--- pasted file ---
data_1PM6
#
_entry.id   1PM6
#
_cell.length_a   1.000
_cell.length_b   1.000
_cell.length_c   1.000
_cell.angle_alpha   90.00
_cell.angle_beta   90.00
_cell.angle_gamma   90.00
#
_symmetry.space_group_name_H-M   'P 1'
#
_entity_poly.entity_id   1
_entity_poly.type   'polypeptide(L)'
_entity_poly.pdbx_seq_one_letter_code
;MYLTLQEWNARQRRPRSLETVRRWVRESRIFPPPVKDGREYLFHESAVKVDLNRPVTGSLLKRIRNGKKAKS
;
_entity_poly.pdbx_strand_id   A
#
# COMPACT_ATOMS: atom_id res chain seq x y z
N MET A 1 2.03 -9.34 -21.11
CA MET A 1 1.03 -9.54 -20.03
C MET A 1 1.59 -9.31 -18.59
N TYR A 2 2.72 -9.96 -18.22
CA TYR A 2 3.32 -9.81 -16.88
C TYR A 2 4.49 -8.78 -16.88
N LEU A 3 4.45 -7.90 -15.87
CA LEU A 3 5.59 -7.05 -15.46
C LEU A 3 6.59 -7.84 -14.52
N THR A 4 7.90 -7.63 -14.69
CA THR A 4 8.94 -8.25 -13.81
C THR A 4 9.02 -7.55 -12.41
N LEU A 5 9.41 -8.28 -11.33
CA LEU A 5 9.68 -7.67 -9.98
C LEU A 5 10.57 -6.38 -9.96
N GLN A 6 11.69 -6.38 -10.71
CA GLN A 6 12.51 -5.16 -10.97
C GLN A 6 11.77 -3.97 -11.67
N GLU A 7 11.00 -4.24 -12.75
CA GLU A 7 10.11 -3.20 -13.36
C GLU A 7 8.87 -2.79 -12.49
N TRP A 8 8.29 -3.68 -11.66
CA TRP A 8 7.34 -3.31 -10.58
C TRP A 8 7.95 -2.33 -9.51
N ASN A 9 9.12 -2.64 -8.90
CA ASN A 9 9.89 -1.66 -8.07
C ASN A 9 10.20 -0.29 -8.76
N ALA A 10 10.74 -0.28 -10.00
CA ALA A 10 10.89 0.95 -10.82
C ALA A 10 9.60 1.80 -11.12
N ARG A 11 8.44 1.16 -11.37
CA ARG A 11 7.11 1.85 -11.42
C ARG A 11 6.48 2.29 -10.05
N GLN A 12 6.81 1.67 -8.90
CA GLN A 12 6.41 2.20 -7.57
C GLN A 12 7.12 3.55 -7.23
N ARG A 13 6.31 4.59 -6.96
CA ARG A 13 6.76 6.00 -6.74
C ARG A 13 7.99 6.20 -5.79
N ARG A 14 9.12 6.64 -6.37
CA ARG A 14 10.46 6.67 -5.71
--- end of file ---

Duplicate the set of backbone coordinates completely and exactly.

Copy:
data_1PM6
#
_entry.id   1PM6
#
_cell.length_a   1.000
_cell.length_b   1.000
_cell.length_c   1.000
_cell.angle_alpha   90.00
_cell.angle_beta   90.00
_cell.angle_gamma   90.00
#
_symmetry.space_group_name_H-M   'P 1'
#
_entity_poly.entity_id   1
_entity_poly.type   'polypeptide(L)'
_entity_poly.pdbx_seq_one_letter_code
;MYLTLQEWNARQRRPRSLETVRRWVRESRIFPPPVKDGREYLFHESAVKVDLNRPVTGSLLKRIRNGKKAKS
;
_entity_poly.pdbx_strand_id   A
#
# COMPACT_ATOMS: atom_id res chain seq x y z
N MET A 1 2.03 -9.34 -21.11
CA MET A 1 1.03 -9.54 -20.03
C MET A 1 1.59 -9.31 -18.59
N TYR A 2 2.72 -9.96 -18.22
CA TYR A 2 3.32 -9.81 -16.88
C TYR A 2 4.49 -8.78 -16.88
N LEU A 3 4.45 -7.90 -15.87
CA LEU A 3 5.59 -7.05 -15.46
C LEU A 3 6.59 -7.84 -14.52
N THR A 4 7.90 -7.63 -14.69
CA THR A 4 8.94 -8.25 -13.81
C THR A 4 9.02 -7.55 -12.41
N LEU A 5 9.41 -8.28 -11.33
CA LEU A 5 9.68 -7.67 -9.98
C LEU A 5 10.57 -6.38 -9.96
N GLN A 6 11.69 -6.38 -10.71
CA GLN A 6 12.51 -5.16 -10.97
C GLN A 6 11.77 -3.97 -11.67
N GLU A 7 11.00 -4.24 -12.75
CA GLU A 7 10.11 -3.20 -13.36
C GLU A 7 8.87 -2.79 -12.49
N TRP A 8 8.29 -3.68 -11.66
CA TRP A 8 7.34 -3.31 -10.58
C TRP A 8 7.95 -2.33 -9.51
N ASN A 9 9.12 -2.64 -8.90
CA ASN A 9 9.89 -1.66 -8.07
C ASN A 9 10.20 -0.29 -8.76
N ALA A 10 10.74 -0.28 -10.00
CA ALA A 10 10.89 0.95 -10.82
C ALA A 10 9.60 1.80 -11.12
N ARG A 11 8.44 1.16 -11.37
CA ARG A 11 7.11 1.85 -11.42
C ARG A 11 6.48 2.29 -10.05
N GLN A 12 6.81 1.67 -8.90
CA GLN A 12 6.41 2.20 -7.57
C GLN A 12 7.12 3.55 -7.23
N ARG A 13 6.31 4.59 -6.96
CA ARG A 13 6.76 6.00 -6.74
C ARG A 13 7.99 6.20 -5.79
N ARG A 14 9.12 6.64 -6.37
CA ARG A 14 10.46 6.67 -5.71